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When I am in therapy sessions with my clients, I often say that the word “should” is as harmful as a swear word.
It’s something that we need to avoid using as much as possible.
Initially, I am met with a laugh and sometimes a look that says, “You’re mad.”
However, as time goes on and we begin to discuss the detrimental effect that this one word has on our mind, body, and emotional health, it becomes apparent just how much this word could be costing us.
Here are four alarming reasons why the word “should” needs to be avoided:
It makes us feel under pressure. Every time we use the word “should,” it makes us feel as if we don’t have a choice or another possible option. We feel obliged or feel guilt-tripped into doing something we don’t really want to do.
It takes us away from what we want to do. Most of the time, the “shoulds” in our lives are coming from those around us: family members, partners, children, friends, relatives, or work colleagues.
You “should” work harder.
You “should” really go to show face.
You “should” do it to make your partner happy.
You “should” do it for your children.
You “should” do it because it is the right thing to do.
You “should” be strong.
You “should” get it over it.
None of these “shoulds” belong to us. If we are busy carrying out what we think others would want us to do, then when do we have time to do what we want to do?
The reality is, we don’t. Our happiness, our needs, and our heart’s desires get pushed to the bottom of the list whilst we try to focus on keeping everyone else happy.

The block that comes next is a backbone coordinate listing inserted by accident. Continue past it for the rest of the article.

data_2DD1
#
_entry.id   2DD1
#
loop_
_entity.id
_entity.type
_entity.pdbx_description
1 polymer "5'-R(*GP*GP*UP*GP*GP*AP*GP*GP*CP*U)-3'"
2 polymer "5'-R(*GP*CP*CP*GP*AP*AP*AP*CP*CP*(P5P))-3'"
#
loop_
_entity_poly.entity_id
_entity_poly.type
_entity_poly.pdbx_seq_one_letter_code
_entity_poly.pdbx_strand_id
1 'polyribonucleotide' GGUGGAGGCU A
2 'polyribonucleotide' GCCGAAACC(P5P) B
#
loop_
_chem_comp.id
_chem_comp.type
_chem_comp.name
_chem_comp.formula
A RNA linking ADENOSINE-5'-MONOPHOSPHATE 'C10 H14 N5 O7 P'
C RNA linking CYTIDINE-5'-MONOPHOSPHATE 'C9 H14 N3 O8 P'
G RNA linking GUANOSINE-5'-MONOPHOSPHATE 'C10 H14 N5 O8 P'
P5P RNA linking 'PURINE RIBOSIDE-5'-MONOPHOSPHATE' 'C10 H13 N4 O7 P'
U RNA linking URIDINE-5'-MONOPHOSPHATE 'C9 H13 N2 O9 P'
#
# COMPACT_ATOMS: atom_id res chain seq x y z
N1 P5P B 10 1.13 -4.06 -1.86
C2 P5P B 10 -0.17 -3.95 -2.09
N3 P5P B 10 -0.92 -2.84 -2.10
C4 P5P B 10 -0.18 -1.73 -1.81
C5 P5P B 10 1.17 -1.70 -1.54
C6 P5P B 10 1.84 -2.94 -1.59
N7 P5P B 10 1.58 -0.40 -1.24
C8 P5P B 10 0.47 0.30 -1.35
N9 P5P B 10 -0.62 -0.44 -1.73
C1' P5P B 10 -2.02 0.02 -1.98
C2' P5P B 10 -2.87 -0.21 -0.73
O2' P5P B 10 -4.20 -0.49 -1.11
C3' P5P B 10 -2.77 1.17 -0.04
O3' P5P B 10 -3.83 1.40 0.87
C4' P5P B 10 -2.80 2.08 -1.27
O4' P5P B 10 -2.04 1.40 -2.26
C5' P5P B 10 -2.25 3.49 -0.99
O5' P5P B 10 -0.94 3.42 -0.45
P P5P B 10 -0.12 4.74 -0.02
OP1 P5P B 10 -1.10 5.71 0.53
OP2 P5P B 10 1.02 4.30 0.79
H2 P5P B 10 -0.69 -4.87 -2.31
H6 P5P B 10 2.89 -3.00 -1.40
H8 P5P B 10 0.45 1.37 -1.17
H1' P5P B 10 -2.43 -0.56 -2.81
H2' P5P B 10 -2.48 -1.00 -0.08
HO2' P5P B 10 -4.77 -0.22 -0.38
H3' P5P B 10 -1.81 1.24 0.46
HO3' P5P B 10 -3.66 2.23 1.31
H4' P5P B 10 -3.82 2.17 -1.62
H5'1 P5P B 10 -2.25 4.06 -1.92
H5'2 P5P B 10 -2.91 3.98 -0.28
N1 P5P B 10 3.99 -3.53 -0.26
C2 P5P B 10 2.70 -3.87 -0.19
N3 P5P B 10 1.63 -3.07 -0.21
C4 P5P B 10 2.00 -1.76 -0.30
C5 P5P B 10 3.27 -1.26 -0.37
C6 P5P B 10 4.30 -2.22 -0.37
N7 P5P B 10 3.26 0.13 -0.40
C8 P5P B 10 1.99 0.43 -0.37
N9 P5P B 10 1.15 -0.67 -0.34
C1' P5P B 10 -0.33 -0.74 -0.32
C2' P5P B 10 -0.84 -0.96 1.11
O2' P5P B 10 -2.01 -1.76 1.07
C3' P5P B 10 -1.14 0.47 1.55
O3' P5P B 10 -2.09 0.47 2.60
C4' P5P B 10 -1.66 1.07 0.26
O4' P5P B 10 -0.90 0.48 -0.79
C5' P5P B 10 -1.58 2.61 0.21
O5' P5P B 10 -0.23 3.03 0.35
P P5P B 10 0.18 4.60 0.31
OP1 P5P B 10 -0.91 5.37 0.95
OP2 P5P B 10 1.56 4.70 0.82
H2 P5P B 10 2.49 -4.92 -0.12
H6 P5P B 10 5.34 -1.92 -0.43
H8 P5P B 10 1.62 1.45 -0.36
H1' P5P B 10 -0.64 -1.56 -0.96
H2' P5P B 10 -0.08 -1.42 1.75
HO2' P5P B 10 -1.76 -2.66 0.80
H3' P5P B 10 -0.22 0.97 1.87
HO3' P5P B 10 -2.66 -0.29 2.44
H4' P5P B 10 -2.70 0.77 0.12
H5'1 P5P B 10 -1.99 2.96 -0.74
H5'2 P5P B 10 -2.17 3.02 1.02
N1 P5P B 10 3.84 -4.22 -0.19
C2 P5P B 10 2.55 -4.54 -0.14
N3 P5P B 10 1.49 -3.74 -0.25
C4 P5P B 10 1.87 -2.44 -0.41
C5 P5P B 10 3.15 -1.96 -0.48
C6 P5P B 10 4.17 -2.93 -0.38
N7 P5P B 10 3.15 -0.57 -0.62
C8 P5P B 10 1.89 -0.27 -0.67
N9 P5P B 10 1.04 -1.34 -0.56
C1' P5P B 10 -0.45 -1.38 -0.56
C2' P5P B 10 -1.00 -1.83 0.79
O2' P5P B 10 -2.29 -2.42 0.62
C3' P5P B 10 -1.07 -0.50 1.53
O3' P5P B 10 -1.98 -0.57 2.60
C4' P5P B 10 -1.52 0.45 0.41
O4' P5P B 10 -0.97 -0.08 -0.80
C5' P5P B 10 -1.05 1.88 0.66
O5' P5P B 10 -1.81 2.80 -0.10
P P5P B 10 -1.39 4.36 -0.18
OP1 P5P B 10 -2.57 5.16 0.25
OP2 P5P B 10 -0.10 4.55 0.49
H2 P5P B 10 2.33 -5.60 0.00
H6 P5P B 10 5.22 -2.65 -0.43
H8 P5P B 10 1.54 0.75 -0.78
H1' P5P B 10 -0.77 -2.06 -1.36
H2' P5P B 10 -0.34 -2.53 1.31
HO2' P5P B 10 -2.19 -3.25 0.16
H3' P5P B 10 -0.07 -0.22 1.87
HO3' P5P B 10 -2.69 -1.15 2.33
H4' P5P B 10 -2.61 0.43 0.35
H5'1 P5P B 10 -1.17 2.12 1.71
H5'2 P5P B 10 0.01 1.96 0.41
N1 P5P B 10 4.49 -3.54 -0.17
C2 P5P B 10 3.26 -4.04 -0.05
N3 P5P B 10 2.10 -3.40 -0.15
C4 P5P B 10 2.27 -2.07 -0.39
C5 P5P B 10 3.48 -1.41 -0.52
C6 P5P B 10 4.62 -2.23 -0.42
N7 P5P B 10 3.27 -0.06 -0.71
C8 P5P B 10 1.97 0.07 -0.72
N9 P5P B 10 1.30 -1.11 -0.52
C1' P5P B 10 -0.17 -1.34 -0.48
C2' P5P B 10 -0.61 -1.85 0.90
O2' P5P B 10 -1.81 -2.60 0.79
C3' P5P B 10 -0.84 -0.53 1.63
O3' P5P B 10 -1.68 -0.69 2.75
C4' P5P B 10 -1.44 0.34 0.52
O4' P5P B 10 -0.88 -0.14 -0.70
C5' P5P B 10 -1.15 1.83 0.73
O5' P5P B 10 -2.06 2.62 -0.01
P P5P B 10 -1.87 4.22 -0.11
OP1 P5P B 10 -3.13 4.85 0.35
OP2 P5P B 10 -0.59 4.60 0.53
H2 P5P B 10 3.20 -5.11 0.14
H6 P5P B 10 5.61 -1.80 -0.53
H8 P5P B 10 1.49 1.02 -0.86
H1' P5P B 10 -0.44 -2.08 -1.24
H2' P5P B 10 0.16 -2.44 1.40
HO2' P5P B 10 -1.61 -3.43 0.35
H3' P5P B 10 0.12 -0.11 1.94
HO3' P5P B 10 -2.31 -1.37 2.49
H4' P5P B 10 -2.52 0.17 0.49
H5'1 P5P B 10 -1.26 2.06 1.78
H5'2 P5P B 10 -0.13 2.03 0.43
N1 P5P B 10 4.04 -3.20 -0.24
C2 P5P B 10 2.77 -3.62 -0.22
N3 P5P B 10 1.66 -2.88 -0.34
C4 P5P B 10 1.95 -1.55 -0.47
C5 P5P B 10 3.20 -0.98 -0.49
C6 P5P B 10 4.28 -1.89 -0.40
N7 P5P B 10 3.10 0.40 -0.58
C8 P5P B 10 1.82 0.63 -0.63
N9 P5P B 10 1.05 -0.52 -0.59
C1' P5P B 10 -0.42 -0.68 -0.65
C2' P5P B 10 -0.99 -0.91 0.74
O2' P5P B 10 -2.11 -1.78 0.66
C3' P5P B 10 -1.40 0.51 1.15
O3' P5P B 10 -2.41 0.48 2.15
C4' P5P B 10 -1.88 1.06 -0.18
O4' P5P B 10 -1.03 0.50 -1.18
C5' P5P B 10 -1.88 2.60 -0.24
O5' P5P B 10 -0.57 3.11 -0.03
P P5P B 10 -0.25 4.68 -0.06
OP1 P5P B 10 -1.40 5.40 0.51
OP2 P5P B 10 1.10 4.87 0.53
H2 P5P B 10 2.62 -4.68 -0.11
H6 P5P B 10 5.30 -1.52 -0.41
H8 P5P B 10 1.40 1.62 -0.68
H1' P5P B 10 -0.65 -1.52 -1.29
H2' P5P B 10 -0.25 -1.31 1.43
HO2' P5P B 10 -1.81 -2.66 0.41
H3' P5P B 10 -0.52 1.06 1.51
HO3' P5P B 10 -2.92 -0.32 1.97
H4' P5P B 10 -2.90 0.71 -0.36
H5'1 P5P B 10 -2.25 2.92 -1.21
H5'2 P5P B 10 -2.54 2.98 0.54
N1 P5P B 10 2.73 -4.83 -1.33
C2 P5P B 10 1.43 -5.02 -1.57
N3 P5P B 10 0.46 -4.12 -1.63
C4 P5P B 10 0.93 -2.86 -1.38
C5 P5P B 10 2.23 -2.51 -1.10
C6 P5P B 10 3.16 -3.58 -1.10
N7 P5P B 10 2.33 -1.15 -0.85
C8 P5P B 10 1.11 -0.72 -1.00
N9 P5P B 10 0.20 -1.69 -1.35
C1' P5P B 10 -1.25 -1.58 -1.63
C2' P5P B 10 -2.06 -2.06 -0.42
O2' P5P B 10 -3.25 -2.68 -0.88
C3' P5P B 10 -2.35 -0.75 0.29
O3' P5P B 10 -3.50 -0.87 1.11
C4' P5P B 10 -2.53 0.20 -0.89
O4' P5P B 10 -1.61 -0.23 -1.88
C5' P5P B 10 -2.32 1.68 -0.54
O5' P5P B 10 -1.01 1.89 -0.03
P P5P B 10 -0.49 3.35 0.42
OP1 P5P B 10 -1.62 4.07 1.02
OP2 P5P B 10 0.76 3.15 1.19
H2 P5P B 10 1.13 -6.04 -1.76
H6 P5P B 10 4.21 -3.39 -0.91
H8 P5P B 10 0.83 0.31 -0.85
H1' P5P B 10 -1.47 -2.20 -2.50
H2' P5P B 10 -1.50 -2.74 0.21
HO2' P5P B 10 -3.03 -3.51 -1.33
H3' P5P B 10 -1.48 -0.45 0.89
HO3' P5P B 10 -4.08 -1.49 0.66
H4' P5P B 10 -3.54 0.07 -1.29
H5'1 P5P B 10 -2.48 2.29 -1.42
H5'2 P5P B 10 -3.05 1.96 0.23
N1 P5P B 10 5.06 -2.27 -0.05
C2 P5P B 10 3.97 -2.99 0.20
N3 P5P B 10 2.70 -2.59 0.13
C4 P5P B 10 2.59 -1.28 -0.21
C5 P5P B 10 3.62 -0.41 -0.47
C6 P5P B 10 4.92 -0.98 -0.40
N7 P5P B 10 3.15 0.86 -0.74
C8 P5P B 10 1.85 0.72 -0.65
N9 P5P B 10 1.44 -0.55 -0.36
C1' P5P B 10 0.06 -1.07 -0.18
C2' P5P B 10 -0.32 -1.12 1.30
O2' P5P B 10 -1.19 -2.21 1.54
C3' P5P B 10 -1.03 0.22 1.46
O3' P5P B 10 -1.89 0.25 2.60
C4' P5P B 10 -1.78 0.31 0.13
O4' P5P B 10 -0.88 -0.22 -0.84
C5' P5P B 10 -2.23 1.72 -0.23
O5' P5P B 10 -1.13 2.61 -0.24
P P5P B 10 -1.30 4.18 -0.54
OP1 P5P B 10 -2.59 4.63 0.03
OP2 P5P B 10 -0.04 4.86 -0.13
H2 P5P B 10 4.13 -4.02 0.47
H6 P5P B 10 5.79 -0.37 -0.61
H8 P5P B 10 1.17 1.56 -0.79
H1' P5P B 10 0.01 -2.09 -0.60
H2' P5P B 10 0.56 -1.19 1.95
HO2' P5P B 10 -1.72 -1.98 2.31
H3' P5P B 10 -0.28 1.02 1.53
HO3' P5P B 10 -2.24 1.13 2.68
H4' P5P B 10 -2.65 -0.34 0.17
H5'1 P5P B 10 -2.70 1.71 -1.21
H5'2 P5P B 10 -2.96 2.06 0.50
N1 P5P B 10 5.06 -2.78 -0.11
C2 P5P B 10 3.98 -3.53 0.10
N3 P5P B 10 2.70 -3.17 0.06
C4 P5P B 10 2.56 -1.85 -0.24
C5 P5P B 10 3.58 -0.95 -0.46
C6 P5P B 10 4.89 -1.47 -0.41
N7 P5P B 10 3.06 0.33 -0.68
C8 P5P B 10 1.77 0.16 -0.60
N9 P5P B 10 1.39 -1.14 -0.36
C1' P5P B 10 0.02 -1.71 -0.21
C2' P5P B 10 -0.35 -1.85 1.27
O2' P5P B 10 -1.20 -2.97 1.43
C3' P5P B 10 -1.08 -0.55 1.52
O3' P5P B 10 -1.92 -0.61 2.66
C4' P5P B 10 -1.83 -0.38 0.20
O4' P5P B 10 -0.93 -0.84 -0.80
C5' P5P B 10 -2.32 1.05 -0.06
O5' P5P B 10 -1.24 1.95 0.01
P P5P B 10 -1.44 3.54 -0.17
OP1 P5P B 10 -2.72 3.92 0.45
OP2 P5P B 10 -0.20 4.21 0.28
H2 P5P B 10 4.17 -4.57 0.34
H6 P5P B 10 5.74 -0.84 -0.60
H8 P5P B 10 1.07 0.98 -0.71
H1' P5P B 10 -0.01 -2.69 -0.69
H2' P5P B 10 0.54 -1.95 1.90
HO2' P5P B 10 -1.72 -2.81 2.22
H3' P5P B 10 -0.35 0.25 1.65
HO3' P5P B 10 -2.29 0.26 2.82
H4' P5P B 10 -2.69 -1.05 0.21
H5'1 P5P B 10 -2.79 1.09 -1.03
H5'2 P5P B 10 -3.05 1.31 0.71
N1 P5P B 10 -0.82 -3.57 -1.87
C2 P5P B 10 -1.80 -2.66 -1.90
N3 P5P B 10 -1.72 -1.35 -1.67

Unrealistic expectations make things extra challenging. The goals, tasks, or activities we set for ourselves that are not possible to achieve are not due to our competency or capability, but often due to our circumstances. They could be affected by the resources available to us or the situation we are in.
However, we may be unable to see this because the word “should” creates a blinkered effect, making it difficult to see these barriers in achieving our goals. Instead, we struggle, persist, or continue to run around trying to make it all happen. The only thing that we will achieve is anxiety, stress, exhaustion, or complete burnout.
We feel as if we may have failed, we are a failure, or that we are just not good enough.
It takes us away from our happiness. When we are too busy in life doing what we think we “should” be doing based on the expectations of those around us or based on what we perceive/assume as being right, we take ourselves away from what we want to be doing.
If we take ourselves away from what we truly love, then all we are doing is making ourselves frustrated, annoyed, angry, or resentful in the long run.
How can we possibly be happy if we are living a life that feels as if we are being controlled or dictated by those around us?
Here are two questions we can ask ourselves when we are doing a task, activity, or action:
>> Am I doing this because I want to do it?
>> Am I doing this because I feel I “should” be doing it?
If the answer is the latter, then ask yourself two more questions:
>> What would I rather be doing?
>> How can I make that happen?”
When we ask ourselves these insightful questions, we will be surprised at how many times we are doing something that we don’t want but instead, feel we “should” be doing.